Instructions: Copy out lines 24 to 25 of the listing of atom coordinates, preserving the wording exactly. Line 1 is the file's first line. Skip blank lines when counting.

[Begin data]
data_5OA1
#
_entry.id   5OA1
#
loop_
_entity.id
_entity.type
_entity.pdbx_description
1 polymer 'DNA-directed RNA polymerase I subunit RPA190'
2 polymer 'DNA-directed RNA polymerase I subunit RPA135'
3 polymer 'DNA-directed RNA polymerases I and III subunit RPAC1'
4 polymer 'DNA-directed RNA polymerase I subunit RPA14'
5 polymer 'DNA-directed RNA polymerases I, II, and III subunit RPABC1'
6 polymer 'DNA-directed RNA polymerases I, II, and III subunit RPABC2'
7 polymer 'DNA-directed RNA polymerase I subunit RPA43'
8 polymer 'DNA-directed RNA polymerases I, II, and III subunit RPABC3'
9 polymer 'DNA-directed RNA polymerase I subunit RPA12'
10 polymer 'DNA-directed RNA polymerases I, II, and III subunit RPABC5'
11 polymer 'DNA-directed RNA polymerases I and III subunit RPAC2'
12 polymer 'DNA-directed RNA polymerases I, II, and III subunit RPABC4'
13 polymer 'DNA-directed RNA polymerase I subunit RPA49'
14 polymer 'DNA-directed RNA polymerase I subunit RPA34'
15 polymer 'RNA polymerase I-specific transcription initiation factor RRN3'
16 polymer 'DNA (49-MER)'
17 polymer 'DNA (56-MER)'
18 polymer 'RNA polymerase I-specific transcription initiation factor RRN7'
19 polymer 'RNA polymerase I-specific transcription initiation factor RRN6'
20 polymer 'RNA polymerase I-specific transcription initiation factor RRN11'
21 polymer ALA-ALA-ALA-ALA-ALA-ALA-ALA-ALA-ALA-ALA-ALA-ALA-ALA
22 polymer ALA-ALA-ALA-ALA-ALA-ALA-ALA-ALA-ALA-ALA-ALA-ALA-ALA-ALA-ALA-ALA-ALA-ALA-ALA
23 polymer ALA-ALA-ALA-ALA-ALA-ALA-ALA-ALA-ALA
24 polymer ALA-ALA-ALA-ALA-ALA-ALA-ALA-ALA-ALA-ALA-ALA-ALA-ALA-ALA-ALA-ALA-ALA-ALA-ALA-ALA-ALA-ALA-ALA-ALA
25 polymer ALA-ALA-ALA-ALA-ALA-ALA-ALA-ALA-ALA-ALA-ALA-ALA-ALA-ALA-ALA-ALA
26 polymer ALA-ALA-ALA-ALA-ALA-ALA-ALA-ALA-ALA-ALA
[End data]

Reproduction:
16 polymer 'DNA (49-MER)'
17 polymer 'DNA (56-MER)'